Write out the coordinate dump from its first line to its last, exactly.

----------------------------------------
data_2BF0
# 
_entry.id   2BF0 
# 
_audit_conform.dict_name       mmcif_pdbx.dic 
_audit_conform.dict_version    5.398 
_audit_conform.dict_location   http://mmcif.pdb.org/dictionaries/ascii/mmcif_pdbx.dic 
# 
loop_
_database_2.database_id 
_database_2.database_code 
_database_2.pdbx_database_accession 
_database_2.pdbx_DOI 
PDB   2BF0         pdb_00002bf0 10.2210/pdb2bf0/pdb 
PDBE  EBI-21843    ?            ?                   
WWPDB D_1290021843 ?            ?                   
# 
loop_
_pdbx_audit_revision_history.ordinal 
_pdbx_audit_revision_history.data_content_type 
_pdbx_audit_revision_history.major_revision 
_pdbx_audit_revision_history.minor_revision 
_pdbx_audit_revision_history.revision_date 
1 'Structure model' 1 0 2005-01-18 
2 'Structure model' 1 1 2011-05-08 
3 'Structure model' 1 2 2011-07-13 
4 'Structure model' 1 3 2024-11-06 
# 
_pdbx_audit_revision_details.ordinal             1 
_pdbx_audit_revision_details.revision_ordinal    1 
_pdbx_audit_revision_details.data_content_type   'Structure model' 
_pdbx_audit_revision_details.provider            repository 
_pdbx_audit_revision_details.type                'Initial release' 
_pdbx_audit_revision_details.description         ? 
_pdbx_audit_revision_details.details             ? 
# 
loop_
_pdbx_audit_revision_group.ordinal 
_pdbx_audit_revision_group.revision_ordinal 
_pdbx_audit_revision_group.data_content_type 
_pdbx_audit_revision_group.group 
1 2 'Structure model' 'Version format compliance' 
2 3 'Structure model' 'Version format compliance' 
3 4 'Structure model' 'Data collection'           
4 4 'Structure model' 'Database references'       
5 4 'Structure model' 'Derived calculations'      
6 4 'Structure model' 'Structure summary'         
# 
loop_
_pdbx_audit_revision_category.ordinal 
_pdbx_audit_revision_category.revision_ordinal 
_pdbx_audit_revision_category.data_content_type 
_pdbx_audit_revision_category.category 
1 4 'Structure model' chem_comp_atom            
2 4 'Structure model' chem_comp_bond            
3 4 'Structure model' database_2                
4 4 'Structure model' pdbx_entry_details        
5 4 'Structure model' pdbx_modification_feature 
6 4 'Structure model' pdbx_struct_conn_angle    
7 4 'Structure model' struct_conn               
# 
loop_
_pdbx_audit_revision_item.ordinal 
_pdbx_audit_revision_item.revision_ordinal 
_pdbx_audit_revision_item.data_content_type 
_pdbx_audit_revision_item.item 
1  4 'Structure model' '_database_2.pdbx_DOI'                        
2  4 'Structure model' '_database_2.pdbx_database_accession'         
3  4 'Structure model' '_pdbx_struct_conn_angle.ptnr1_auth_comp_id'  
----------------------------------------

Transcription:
data_2BF0
# 
_entry.id   2BF0 
# 
_audit_conform.dict_name       mmcif_pdbx.dic 
_audit_conform.dict_version    5.398 
_audit_conform.dict_location   http://mmcif.pdb.org/dictionaries/ascii/mmcif_pdbx.dic 
# 
loop_
_database_2.database_id 
_database_2.database_code 
_database_2.pdbx_database_accession 
_database_2.pdbx_DOI 
PDB   2BF0         pdb_00002bf0 10.2210/pdb2bf0/pdb 
PDBE  EBI-21843    ?            ?                   
WWPDB D_1290021843 ?            ?                   
# 
loop_
_pdbx_audit_revision_history.ordinal 
_pdbx_audit_revision_history.data_content_type 
_pdbx_audit_revision_history.major_revision 
_pdbx_audit_revision_history.minor_revision 
_pdbx_audit_revision_history.revision_date 
1 'Structure model' 1 0 2005-01-18 
2 'Structure model' 1 1 2011-05-08 
3 'Structure model' 1 2 2011-07-13 
4 'Structure model' 1 3 2024-11-06 
# 
_pdbx_audit_revision_details.ordinal             1 
_pdbx_audit_revision_details.revision_ordinal    1 
_pdbx_audit_revision_details.data_content_type   'Structure model' 
_pdbx_audit_revision_details.provider            repository 
_pdbx_audit_revision_details.type                'Initial release' 
_pdbx_audit_revision_details.description         ? 
_pdbx_audit_revision_details.details             ? 
# 
loop_
_pdbx_audit_revision_group.ordinal 
_pdbx_audit_revision_group.revision_ordinal 
_pdbx_audit_revision_group.data_content_type 
_pdbx_audit_revision_group.group 
1 2 'Structure model' 'Version format compliance' 
2 3 'Structure model' 'Version format compliance' 
3 4 'Structure model' 'Data collection'           
4 4 'Structure model' 'Database references'       
5 4 'Structure model' 'Derived calculations'      
6 4 'Structure model' 'Structure summary'         
# 
loop_
_pdbx_audit_revision_category.ordinal 
_pdbx_audit_revision_category.revision_ordinal 
_pdbx_audit_revision_category.data_content_type 
_pdbx_audit_revision_category.category 
1 4 'Structure model' chem_comp_atom            
2 4 'Structure model' chem_comp_bond            
3 4 'Structure model' database_2                
4 4 'Structure model' pdbx_entry_details        
5 4 'Structure model' pdbx_modification_feature 
6 4 'Structure model' pdbx_struct_conn_angle    
7 4 'Structure model' struct_conn               
# 
loop_
_pdbx_audit_revision_item.ordinal 
_pdbx_audit_revision_item.revision_ordinal 
_pdbx_audit_revision_item.data_content_type 
_pdbx_audit_revision_item.item 
1  4 'Structure model' '_database_2.pdbx_DOI'                        
2  4 'Structure model' '_database_2.pdbx_database_accession'         
3  4 'Structure model' '_pdbx_struct_conn_angle.ptnr1_auth_comp_id'  